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Protect your creative vision

19 October 2016

For product, design and application companies, IP can form up to 80% of your company assets. Are they still protected after the Brexit upheaval?

Adrian Hocking is Director, Albright IP, UK & European Patent Attorney BEng (Hons)

With Brexit creating uncertainty around how the UK will negotiate its withdrawal from EU legislation, Adrian Hocking, Director at Albright IP, a firm of intellectual property attorneys, takes a look at the current IP situation.

The important thing from an IP perspective is that, for the moment, it is very much business as usual and there is no need to worry. At present, the existing UK National IP rights and European patents and applications are unaffected. The Government has yet to trigger Article 50 and with a minimum of two years’ negotiation (likely to be much longer), the UK is set to remain in the EU, it would seem, until at least 2019.

Impact on patents

The good news is that the decision to leave the EU will not affect EU patent holders. Companies will not lose any rights and patents already obtained via the European Patent Office will remain in force with no change. Brexit will also not restrict the ability of UK patent and trademark attorneys from carrying out European patent work on your behalf. The present European patent system is a high-level Pan-European organisation that covers many more countries than just those within the EU. The UK is still an intrinsic part of the European patent system and will remain so even when it leaves the EU. 

What is unknown, is how Brexit will affect the proposed new Unitary Patent System. The long awaited introduction of the new European Patent with unitary effect and the Unified Patent Court (UPC) is the biggest change in the history of European patent law and was anticipated to come into effect in 2017. It will not replace the original European patent system, but will supplement it. The UK was set to play a key role in the Unitary System by hosting a branch of the Court in London, but with Brexit, this is thrown into question. Recently, it has been announced that negotiations have begun to enable the UK to remain part of the new Unitary System with London retaining a specialist technical section of the Court. With the world-class technical and legal knowledge of the UK judges, this does make sense.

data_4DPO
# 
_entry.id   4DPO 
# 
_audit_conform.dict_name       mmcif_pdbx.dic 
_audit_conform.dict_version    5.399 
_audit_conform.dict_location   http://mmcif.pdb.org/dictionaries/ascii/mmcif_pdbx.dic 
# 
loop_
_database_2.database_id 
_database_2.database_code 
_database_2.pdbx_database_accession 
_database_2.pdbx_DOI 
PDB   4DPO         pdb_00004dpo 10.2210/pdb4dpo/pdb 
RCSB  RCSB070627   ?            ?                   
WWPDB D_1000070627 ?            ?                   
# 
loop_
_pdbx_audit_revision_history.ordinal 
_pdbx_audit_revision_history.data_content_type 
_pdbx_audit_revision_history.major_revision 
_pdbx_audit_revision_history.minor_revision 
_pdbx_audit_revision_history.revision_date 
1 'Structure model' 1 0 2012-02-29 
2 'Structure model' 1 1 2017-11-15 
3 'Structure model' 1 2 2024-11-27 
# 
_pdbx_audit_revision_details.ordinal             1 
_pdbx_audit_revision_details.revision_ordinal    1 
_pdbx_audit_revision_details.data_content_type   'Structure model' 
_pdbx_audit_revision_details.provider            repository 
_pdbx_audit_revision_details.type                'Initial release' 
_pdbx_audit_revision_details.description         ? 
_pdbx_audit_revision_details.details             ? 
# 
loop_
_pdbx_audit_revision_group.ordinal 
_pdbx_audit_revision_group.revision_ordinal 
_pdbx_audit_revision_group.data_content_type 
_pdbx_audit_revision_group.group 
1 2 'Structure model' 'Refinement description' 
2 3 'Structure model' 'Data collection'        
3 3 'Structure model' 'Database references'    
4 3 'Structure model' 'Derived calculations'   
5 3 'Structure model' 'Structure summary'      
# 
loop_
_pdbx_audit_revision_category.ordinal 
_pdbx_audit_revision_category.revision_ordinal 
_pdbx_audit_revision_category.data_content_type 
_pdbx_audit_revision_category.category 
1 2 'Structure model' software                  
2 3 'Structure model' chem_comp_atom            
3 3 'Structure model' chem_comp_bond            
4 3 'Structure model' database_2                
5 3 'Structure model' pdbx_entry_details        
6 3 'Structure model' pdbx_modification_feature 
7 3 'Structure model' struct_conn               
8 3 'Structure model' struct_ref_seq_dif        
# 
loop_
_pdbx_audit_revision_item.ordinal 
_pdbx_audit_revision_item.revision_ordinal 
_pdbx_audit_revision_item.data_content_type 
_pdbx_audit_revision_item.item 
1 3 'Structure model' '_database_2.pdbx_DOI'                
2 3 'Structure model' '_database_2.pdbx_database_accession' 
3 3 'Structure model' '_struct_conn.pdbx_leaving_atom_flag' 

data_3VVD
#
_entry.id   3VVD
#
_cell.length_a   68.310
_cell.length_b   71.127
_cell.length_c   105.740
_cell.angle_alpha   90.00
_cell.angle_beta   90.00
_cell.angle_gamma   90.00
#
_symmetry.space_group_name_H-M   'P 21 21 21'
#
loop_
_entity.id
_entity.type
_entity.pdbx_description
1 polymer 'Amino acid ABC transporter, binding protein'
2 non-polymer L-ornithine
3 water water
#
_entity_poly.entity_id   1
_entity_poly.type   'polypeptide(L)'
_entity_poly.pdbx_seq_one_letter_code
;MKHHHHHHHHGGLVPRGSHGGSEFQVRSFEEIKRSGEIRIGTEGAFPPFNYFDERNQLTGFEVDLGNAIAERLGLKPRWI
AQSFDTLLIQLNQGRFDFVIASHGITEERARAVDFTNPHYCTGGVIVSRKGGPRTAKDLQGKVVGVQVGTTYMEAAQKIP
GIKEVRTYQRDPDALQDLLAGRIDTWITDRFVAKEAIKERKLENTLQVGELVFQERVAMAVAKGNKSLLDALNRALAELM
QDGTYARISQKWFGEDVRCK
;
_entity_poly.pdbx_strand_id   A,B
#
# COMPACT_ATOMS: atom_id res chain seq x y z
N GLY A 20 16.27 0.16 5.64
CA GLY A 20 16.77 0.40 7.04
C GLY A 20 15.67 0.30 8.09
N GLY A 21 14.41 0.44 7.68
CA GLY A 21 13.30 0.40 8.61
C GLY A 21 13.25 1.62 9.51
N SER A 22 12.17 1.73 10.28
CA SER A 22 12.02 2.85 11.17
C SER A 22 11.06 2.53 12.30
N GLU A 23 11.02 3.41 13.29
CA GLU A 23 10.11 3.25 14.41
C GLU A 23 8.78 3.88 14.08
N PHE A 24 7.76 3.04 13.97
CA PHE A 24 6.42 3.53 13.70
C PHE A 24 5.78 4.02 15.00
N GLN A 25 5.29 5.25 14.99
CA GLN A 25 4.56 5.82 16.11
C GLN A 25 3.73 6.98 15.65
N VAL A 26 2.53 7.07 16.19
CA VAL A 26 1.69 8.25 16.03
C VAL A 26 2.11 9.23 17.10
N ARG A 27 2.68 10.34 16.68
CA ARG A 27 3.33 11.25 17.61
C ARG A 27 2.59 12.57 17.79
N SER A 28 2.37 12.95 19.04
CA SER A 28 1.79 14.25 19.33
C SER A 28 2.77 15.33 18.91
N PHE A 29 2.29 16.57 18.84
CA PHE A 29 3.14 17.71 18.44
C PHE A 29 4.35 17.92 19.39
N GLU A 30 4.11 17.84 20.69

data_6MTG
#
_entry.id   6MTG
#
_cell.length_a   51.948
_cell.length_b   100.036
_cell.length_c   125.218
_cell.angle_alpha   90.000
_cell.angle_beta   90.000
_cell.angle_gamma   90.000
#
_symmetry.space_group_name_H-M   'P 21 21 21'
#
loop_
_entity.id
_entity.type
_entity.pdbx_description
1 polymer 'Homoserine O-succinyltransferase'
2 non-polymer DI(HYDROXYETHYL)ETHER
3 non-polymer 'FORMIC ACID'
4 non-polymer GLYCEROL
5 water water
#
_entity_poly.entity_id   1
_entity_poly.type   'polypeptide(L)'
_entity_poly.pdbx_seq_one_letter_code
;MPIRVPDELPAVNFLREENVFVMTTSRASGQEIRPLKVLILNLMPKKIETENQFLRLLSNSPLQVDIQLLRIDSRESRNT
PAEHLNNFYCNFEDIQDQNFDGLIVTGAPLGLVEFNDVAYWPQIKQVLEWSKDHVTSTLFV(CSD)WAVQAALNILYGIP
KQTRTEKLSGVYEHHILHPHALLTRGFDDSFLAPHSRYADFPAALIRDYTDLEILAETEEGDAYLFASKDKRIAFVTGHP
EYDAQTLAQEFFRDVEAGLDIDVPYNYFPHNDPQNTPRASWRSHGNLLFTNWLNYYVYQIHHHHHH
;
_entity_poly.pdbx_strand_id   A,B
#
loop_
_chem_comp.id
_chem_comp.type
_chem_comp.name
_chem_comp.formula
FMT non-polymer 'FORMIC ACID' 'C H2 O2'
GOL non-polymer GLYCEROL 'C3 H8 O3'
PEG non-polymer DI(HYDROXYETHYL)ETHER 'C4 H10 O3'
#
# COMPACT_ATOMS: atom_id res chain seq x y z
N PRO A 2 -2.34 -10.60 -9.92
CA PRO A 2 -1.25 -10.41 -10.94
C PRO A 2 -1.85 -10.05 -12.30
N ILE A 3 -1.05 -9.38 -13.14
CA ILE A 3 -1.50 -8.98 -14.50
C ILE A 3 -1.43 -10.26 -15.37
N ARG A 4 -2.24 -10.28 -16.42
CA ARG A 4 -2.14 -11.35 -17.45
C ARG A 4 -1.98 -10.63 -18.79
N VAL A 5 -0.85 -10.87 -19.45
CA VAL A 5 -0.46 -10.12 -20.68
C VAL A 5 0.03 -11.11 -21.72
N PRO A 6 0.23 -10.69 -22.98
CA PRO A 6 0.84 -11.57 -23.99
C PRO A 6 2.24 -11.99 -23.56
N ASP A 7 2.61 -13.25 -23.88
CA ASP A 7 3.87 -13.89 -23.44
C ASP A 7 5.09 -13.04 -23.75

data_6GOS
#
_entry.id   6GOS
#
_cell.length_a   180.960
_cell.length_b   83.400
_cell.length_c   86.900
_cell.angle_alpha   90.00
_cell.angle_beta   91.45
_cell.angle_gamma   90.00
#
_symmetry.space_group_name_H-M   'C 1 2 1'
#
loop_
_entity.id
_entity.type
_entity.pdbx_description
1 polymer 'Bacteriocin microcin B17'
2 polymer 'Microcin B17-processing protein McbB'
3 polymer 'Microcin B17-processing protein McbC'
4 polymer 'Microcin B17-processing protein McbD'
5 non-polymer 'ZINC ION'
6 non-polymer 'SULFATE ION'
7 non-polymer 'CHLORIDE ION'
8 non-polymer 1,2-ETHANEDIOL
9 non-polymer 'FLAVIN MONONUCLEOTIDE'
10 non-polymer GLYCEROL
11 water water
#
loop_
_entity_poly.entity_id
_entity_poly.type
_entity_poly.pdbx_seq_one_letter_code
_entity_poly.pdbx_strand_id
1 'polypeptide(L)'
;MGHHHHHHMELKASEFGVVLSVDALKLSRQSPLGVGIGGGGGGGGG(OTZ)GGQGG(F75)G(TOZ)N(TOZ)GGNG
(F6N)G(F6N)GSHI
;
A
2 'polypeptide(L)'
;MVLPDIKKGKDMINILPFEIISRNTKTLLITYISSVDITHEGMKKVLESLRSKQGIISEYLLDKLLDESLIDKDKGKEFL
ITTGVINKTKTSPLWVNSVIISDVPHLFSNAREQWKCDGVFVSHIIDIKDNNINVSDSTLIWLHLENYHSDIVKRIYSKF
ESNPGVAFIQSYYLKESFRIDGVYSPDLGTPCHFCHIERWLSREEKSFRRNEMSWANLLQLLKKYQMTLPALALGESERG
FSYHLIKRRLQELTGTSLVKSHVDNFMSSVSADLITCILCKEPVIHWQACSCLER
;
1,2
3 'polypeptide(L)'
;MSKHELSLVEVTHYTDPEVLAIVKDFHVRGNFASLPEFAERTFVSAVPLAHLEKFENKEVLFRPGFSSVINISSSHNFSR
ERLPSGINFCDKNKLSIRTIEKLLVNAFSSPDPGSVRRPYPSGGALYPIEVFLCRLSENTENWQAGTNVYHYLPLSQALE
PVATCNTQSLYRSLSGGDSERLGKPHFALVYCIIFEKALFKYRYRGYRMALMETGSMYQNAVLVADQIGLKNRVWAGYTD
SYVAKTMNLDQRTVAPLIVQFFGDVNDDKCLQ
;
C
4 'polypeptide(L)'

In any event, the traditional European patent system will still be used all the way to grant. When the UK does leave the EU, then on grant of the European patent, the UK can simply be designated in addition to the EU in respect of the territories in which the European patent is to be enforced. As such, this is still very much achievable and not a major issue for concern. 

Impact on trademarks

The position for trademarks is less certain and as it stands, when we leave the EU, current European Union Trade Marks (EUTMs) and Registered Community Designs (RCDs) will cease to have effect in the UK. However there will almost certainly be a period to allow European regional rights to be converted into local national rights in the UK without losing any cover. There are a number of questions which need to be answered, such as what happens to existing registrations and if protection will continue. Much of this will depend on what the UK agrees with the EU in its Brexit negotiations. For the moment and the next two or three years at least, however, EUTMs and RCDs remain valid in the UK, so there is no need to panic.

To fully cover yourself, you could apply for a UK Trade Mark (UKTM) in addition to a EUTM. Many companies will opt to ‘wait and see’ how the Brexit scenario unfolds. However, if trade to or within the UK is important to your business, my advice would be to seek separate UK protection for your trademarks now. This will not only avoid uncertainty, but also add value to your IP.

How can companies prepare for the change?

This is the ideal time to prepare yourself for any changes. My advice would be to undertake an audit of your IP assets. Review your existing licences, agreements and settlements relating to portfolios of existing EU trade mark and design registrations, in addition to your patent portfolio, now. This way, you can be in the perfect position to respond to any changes and ensure that your IP is protected to the fullest extent. If in doubt, talk to a specialist IP attorney to review your IP and ask them to keep you updated of any future changes. Initial advice and guidance is typically free of charge, and the information provided will almost certainly be highly valuable.

Adrian Hocking is Director, Albright IP, UK & European Patent Attorney BEng (Hons) 

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